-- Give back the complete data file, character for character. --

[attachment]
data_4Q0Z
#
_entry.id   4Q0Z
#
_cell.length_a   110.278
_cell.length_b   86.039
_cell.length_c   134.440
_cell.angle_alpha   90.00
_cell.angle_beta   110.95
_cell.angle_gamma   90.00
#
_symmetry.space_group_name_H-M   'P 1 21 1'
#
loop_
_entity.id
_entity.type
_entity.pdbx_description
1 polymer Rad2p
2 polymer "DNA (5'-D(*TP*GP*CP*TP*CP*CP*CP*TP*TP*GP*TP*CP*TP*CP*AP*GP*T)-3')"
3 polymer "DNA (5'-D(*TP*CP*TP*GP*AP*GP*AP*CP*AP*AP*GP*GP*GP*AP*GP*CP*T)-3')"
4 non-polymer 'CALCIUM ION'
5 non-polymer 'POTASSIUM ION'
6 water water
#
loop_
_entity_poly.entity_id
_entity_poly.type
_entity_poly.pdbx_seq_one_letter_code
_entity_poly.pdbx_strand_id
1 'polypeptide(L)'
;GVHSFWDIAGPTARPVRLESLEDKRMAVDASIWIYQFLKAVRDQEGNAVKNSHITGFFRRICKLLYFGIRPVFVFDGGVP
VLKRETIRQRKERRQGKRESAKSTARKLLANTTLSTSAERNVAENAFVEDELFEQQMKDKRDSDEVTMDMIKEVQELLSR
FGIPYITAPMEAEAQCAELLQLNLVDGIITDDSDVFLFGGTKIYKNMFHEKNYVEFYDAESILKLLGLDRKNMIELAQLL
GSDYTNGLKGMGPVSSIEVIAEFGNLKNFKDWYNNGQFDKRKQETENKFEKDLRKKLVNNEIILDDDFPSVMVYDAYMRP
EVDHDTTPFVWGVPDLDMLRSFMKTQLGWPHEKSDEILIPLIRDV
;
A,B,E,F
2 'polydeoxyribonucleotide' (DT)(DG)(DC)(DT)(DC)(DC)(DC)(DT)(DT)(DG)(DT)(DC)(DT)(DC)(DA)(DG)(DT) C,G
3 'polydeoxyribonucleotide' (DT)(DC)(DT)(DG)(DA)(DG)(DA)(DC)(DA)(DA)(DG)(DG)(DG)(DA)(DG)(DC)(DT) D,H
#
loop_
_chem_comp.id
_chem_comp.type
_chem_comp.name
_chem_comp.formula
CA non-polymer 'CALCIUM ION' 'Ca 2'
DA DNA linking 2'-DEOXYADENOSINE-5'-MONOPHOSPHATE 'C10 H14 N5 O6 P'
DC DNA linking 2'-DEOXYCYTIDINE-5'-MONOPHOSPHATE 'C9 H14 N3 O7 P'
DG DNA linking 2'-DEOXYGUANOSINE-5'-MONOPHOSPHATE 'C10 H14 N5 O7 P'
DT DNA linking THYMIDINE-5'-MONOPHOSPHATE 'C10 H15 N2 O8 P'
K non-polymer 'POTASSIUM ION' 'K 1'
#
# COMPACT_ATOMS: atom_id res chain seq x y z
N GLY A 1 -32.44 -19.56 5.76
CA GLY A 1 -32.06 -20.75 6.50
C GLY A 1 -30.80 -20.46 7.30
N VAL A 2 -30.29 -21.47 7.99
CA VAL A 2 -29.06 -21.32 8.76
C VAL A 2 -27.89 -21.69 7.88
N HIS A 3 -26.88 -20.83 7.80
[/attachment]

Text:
data_4Q0Z
#
_entry.id   4Q0Z
#
_cell.length_a   110.278
_cell.length_b   86.039
_cell.length_c   134.440
_cell.angle_alpha   90.00
_cell.angle_beta   110.95
_cell.angle_gamma   90.00
#
_symmetry.space_group_name_H-M   'P 1 21 1'
#
loop_
_entity.id
_entity.type
_entity.pdbx_description
1 polymer Rad2p
2 polymer "DNA (5'-D(*TP*GP*CP*TP*CP*CP*CP*TP*TP*GP*TP*CP*TP*CP*AP*GP*T)-3')"
3 polymer "DNA (5'-D(*TP*CP*TP*GP*AP*GP*AP*CP*AP*AP*GP*GP*GP*AP*GP*CP*T)-3')"
4 non-polymer 'CALCIUM ION'
5 non-polymer 'POTASSIUM ION'
6 water water
#
loop_
_entity_poly.entity_id
_entity_poly.type
_entity_poly.pdbx_seq_one_letter_code
_entity_poly.pdbx_strand_id
1 'polypeptide(L)'
;GVHSFWDIAGPTARPVRLESLEDKRMAVDASIWIYQFLKAVRDQEGNAVKNSHITGFFRRICKLLYFGIRPVFVFDGGVP
VLKRETIRQRKERRQGKRESAKSTARKLLANTTLSTSAERNVAENAFVEDELFEQQMKDKRDSDEVTMDMIKEVQELLSR
FGIPYITAPMEAEAQCAELLQLNLVDGIITDDSDVFLFGGTKIYKNMFHEKNYVEFYDAESILKLLGLDRKNMIELAQLL
GSDYTNGLKGMGPVSSIEVIAEFGNLKNFKDWYNNGQFDKRKQETENKFEKDLRKKLVNNEIILDDDFPSVMVYDAYMRP
EVDHDTTPFVWGVPDLDMLRSFMKTQLGWPHEKSDEILIPLIRDV
;
A,B,E,F
2 'polydeoxyribonucleotide' (DT)(DG)(DC)(DT)(DC)(DC)(DC)(DT)(DT)(DG)(DT)(DC)(DT)(DC)(DA)(DG)(DT) C,G
3 'polydeoxyribonucleotide' (DT)(DC)(DT)(DG)(DA)(DG)(DA)(DC)(DA)(DA)(DG)(DG)(DG)(DA)(DG)(DC)(DT) D,H
#
loop_
_chem_comp.id
_chem_comp.type
_chem_comp.name
_chem_comp.formula
CA non-polymer 'CALCIUM ION' 'Ca 2'
DA DNA linking 2'-DEOXYADENOSINE-5'-MONOPHOSPHATE 'C10 H14 N5 O6 P'
DC DNA linking 2'-DEOXYCYTIDINE-5'-MONOPHOSPHATE 'C9 H14 N3 O7 P'
DG DNA linking 2'-DEOXYGUANOSINE-5'-MONOPHOSPHATE 'C10 H14 N5 O7 P'
DT DNA linking THYMIDINE-5'-MONOPHOSPHATE 'C10 H15 N2 O8 P'
K non-polymer 'POTASSIUM ION' 'K 1'
#
# COMPACT_ATOMS: atom_id res chain seq x y z
N GLY A 1 -32.44 -19.56 5.76
CA GLY A 1 -32.06 -20.75 6.50
C GLY A 1 -30.80 -20.46 7.30
N VAL A 2 -30.29 -21.47 7.99
CA VAL A 2 -29.06 -21.32 8.76
C VAL A 2 -27.89 -21.69 7.88
N HIS A 3 -26.88 -20.83 7.80